However, the source continued, that did not stop the leaders of the backdoor bid from demanding that Mahathir become the leader of the said new ruling coalition. Leaders from PPBM, who the source acknowledged were wary of Anwar and the Democratic Action Party (DAP), an ethnic Chinese-majority PH component party, supported the move but Mahathir did not.

“The reason he resigned as the chairman of Bersatu is because the party insisted that they should move forward and forge an alliance with the other parties and seek to form a new government. Basically, he would be handing the government over to UMNO, when they had all been all along fighting to stop UMNO’s continued reign over the country,” said the source.

“There was no reason for him (Mahathir) to want to create a new coalition when the PH coalition had already given their mandate to him,” the source said.

“[Mahathir] also does not want to lead a party that is grouped together with a bunch of crooks (UMNO). He said he may as well resign to prove a point that he is not doing all of this because he is crazy for power.”

The source said that PPBM leaders had tried to convince Mahathir to join their bid by arguing that Anwar and his supporters in the DAP would continue “trying to topple him,” but Mahathir refused to go along. Despite that, the source said there is no bad blood between Mahathir and PPBM, despite his resignation as the party’s chairman.

PPBM’s Supreme Council, moreover, has unanimously rejected his resignation.

“It’s a matter of Mahathir being uncomfortable with the path they have taken. And those who were holding that stance had been pushing him too hard. He didn’t want to be part of it, this is one particular thing he couldn’t agree with. They kept on saying it was for the party, but it was Mahathir’s neck that was on the line and he who would be judged.”

With the PH coalition dissolved, the 94-year-old interim premier can now freshly assert his power with the backing of at least 112 members of Malaysia’s 222-member Parliament. Sultan Abdullah Sultan Ahmad Shah, Malaysia’s constitutional monarch, or Yang di-Pertuan Agong, is currently determining whether Mahathir can stake a claim to form a government.

“Mahathir is in a very unique position at this point in time, because he seems to be getting support from across the floor, both from the opposition and parties of PH. He alone seems to be enjoying that support,” said the insider. “That gives him an opportunity to form a new Cabinet which is based on his choice. So, in that sense, Mahathir has the upper-hand.”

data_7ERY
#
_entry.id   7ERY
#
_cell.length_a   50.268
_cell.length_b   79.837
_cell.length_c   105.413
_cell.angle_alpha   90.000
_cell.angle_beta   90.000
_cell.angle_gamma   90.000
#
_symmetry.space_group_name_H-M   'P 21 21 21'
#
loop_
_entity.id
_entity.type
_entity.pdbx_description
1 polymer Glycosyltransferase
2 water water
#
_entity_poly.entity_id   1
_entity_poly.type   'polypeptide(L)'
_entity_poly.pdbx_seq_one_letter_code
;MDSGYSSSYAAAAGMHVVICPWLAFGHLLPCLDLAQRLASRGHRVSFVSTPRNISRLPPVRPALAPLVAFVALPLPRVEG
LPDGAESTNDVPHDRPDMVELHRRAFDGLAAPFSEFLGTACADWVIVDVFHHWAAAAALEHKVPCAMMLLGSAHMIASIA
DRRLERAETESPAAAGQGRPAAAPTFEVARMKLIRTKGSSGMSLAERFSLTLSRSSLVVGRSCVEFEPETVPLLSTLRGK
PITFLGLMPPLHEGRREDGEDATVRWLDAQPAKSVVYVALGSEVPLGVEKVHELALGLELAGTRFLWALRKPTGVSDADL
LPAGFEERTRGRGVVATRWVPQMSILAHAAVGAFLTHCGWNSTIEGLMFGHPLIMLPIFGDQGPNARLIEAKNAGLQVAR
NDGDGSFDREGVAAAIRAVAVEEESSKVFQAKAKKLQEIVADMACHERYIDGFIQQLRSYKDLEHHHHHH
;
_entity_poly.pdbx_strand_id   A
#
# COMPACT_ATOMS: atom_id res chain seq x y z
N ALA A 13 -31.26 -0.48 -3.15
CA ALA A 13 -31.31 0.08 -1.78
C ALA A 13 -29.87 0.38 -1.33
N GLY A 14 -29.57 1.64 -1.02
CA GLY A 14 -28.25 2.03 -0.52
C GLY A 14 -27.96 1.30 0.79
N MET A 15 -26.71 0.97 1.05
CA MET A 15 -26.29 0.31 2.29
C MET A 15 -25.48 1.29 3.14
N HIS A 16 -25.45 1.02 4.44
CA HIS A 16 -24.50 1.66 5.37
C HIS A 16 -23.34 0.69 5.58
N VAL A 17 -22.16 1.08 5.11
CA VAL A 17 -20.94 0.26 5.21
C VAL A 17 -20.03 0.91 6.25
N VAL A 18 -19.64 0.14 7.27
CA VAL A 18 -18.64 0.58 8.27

Reports indicate that the nonagenarian seeks to draw rival parties together into a new government of national unity as a way of ending the current political crisis, a move that if realized could potentially free Mahathir from his earlier promise to hand power to Anwar, his former protégé who fell from grace after being hit with politicized sodomy charges during Mahathir’s earlier 1981 to 2003 premiership.

The insider told Asia Times that Mahathir had grown “uncomfortable with [Anwar’s] people demanding that he step down” and predicted the now interim leader would not be “too strictly bound” by earlier political alignments if given the mandate to form a new government.

“I would think Anwar would be part of any national consensus going forward. But the problem now is that it is not for him (Mahathir) to determine; it is for Anwar to prove that he is suitable and qualified to take over. Will Anwar be able to get a majority? That is the question that Anwar has to answer,” said the source. “It is still a numbers game.”

UMNO, which had earlier pledged support for Mahathir’s leadership on Tuesday (February 25), reversed course after learning of Mahathir’s plan to form a unity government. In a press conference, UMNO secretary-general Annuar Musa said any support for Mahathir is contingent on the DAP being excluded from a new administration.

PAS, which has long sought to implement stricter sharia criminal laws in Malaysia, also said it would not join any coalition government that included DAP after similar pledges backing Mahathir’s leadership. UMNO’s secretary-general said the party hoped Parliament would ultimately be dissolved, paving the way for a new general election.

The Agong, who under the constitution must give assent to a prime minister on the basis of whether the candidate – who must be a lawmaker – can command a majority in Parliament, may also choose to dissolve Parliament and call fresh elections if a government cannot be formed with a simple majority of 112 lawmakers.

What comes next could yield anything from a Mahathir-led national unity government comprised of key figures from both sides of the political divide, to a general election that brings to power Muafakat Nasional (MN), a pact between UMNO, PAS and other parties that would give rise to a new ethno-nationalist Malay Muslim coalition.

In an unprecedented move to determine who has majority support under the constitution, the Agong will personally interview each lawmaker in Parliament to hear their statements of support for a prime ministerial candidate to form a new government, a process that could see Mahathir become the country’s eighth prime minister.

“At the moment Mahathir is the only one who can do it,” said Dave Ananth, a former Malaysian magistrate who praised the Agong for following the “correct procedure” to resolve the situation.

“As far as I know there is no precedent for this at the federal level. He has obviously been advised by the Attorney-General and other constitutional law experts.”

If Mahathir receives the Agong’s assent and proceeds to form a new government, he would have “absolute discretion to decide on the members of his Cabinet,” said Ananth. “He now has a clean slate to get rid of the thorns in his back. I hope he puts the country right this time, once and for all.”

[Reporting from Singapore]